Thursday, 29 March 2012

You don’t have to read all of this

I’ve mentioned before my habit, when browsing, of turning not to the first but to the last page. Not, you understand, every time – this isn’t a principle – but it’s something I do, and sometimes I get odd looks, as if I’d shouted aloud a rude word, as if I was a man in a Bateman cartoon.

And I’ve mentioned the man I know who reads fiction like this: he dips in, sometimes at random, and reads as many or as few pages as he’s inclined to, and if he comes back to the book he’ll dip in elsewhere.

Now here’s an excellent piece by Tim Parks arguing against the ‘tyranny of our thrall to endings’, suggesting it’s perfectly OK to put aside a book – even a good book, even a book we enjoy and admire – before reaching the end. (‘I don’t doubt I would have a lower opinion of many of the novels I haven’t finished if I had.’)

(And here is another piece by Parks arguing against the notion that ‘the world needs stories’.)

Sometimes even the author doesn’t feel a need to get to the end. The photo above shows cat on desk this sunny morning and behind it the last page of Stendhal’s Memoirs of an Egotist: ‘Half past one – it’s become too hot to think,’ he wrote, and laid down his pen.

Monday, 26 March 2012

Cardiff: Fiction Fiesta

A notion floating into a head – ‘What if . . .?’ – was what got the Free Verse poetry book fair of last September up and going (and there’ll be another this year). And, I guess, Peirene Press, which specialises in translating European novellas, and Any Other Stories, also strong on translation. These damn notions. (That seagull, above, at my hotel bedroom window on Saturday: out of the sky, found a foothold, and every time I shooed it off it came back.) Another one floated into the head of the Welsh writer Richard Gwyn, and the result was Fiction Fiesta, held this past weekend in Cardiff. What if you have a couple of Argentine writers over, mix in some writing colleagues and friends, add in Christopher MacLehouse and Boyd Tonkin, who have (I was going to write arguably, but scratch that) done more than anyone for literature in translation in the UK over the past decades, and gather them together? In a bar?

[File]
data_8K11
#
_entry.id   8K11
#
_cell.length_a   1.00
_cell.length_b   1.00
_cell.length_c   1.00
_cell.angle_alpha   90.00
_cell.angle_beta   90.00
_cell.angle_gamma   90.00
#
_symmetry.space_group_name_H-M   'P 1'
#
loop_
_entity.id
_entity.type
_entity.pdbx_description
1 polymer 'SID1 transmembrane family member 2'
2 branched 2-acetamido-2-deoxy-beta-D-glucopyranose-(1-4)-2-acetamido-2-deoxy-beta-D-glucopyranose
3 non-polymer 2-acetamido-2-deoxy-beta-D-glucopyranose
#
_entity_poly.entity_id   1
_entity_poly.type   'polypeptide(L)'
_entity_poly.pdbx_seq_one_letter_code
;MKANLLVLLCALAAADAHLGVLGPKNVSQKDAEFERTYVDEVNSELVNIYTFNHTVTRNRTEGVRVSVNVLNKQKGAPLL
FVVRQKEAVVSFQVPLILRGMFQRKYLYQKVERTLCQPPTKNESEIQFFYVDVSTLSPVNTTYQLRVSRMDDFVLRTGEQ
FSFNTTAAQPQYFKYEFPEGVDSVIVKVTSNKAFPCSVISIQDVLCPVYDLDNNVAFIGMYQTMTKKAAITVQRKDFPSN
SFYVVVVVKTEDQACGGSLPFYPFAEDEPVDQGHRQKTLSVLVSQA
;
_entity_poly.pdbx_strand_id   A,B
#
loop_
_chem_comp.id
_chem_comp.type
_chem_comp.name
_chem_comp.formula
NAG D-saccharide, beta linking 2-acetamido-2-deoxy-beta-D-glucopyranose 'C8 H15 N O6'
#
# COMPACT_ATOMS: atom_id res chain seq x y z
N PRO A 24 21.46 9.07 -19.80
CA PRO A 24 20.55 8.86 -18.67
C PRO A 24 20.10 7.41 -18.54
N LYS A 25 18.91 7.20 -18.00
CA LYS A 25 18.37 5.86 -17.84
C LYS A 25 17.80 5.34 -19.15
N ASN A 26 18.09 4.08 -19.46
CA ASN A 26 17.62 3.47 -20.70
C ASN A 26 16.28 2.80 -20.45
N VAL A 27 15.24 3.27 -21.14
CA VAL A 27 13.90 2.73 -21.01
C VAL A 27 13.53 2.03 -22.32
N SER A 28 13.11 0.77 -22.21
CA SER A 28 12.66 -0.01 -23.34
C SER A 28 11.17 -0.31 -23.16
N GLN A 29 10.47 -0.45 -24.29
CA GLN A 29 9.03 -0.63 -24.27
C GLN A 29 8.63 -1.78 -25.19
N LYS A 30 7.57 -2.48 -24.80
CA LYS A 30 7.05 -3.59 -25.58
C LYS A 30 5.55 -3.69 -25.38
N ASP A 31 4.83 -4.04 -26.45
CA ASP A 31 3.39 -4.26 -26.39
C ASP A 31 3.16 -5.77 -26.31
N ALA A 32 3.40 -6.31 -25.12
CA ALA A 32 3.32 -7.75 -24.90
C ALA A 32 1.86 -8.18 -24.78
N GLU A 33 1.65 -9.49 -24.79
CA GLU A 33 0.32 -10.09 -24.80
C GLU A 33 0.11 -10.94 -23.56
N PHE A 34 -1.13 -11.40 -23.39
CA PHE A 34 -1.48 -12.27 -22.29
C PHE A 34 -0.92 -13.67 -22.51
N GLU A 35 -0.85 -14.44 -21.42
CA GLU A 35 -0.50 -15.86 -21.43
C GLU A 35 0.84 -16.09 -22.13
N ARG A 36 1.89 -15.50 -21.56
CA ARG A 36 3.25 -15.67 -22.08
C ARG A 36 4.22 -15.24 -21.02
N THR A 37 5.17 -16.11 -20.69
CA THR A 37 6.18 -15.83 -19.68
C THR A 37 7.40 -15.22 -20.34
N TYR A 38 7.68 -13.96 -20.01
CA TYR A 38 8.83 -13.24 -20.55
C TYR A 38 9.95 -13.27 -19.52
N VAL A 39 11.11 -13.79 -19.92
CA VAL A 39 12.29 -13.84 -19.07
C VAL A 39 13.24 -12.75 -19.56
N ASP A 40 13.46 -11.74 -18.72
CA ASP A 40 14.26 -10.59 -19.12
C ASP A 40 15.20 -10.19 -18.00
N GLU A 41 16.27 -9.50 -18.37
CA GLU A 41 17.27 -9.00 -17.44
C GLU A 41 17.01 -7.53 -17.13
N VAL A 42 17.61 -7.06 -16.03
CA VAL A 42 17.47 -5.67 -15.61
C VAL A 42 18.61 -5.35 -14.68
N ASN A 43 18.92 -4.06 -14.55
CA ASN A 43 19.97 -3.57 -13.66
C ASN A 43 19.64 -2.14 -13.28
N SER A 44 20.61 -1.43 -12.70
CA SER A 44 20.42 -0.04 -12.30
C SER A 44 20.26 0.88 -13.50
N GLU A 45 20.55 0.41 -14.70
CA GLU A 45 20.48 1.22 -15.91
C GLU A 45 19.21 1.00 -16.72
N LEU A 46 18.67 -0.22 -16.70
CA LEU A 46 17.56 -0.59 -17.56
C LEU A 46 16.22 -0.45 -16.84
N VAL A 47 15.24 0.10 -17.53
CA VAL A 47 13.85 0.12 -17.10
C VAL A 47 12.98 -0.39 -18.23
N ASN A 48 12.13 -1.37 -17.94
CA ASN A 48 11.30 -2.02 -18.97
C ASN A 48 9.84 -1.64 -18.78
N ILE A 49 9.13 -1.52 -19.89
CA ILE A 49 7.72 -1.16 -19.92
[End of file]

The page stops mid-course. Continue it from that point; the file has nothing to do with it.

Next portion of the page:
Andrés Neuman, whose most recent novel (Traveller of the Century, Pushkin Press, 584 pages) won Spain’s two top literary awards, is unstoppable (he’s also published three other novels, three books of short stories, several poetry collections, a book of aphorisms and a travel book, and he’s still only 35). Jorge Fondebrider: poet, editor, translator, and books on such matters as Argentines in Paris and werewolves in Western culture. Tiffany Atkinson’s reading of her poetry was, for me, electric; Philip Gross, Desmond Barry, Tristan Hughes and Zoë Skoulding also read. Amy Wack of Seren ran a mini-bookshop. Translation is an abstract noun and a vast, open-ended topic; on Sunday there was just the right number of individual experiences and angles to keep it, while suggestive of larger worlds, within bounds.

In the discussion of possible ways forward for next year, there was both a keenness to develop new events and anxiety about the festival becoming too large. Part of the joy of Sunday was that there was no clear distinction between speakers and audiences, between voices from the front and voices from the back. Even though many of us had never previously met, by the end of the day it felt like a class reunion.

Wednesday, 14 March 2012

Books, the future of